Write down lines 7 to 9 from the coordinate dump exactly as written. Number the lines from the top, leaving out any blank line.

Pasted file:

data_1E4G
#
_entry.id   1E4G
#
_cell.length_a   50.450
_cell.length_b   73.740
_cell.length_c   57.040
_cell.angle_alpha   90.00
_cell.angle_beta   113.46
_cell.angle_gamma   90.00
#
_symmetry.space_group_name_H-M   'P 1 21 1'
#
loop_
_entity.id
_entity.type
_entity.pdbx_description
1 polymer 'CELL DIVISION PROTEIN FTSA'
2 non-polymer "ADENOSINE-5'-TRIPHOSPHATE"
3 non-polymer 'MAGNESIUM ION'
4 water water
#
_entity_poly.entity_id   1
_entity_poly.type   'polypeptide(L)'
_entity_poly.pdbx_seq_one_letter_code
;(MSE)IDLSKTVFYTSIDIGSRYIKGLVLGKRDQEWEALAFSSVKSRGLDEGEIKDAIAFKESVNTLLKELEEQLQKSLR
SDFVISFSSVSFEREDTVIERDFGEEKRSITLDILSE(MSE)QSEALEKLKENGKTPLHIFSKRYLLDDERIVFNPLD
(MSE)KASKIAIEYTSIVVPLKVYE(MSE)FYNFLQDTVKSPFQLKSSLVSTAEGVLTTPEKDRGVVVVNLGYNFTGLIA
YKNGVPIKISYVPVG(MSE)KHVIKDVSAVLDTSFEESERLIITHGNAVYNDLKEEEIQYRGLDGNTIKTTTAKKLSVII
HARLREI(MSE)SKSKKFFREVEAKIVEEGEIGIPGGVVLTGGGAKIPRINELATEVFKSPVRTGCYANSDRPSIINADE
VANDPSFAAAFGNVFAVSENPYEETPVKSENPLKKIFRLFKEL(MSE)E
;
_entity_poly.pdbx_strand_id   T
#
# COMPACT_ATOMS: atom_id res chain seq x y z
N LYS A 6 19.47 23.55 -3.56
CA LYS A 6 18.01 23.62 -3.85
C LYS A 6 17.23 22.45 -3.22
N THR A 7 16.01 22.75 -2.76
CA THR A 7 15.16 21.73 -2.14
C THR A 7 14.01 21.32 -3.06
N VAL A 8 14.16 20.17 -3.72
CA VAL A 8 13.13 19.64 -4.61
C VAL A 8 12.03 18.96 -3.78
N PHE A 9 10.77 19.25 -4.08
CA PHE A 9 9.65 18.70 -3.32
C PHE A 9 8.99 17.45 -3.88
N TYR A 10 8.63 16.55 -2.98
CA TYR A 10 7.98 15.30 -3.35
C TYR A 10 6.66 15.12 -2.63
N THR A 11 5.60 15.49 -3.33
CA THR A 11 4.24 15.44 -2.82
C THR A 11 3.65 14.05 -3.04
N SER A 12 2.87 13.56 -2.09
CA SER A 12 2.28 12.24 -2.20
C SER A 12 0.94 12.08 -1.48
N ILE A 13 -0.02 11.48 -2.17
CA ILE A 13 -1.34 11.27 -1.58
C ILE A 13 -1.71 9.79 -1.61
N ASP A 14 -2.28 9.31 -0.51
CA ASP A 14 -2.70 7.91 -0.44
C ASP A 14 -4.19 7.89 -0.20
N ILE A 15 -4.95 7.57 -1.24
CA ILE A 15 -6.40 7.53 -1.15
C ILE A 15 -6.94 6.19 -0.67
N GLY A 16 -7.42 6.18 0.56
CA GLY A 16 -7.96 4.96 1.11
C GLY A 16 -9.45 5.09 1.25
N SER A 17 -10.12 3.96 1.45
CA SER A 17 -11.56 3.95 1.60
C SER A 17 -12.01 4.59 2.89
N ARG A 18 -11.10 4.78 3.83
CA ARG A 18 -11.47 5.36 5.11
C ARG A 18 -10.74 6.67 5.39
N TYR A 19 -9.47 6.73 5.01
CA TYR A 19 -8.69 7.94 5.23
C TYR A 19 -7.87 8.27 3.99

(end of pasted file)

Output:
_cell.length_c   57.040
_cell.angle_alpha   90.00
_cell.angle_beta   113.46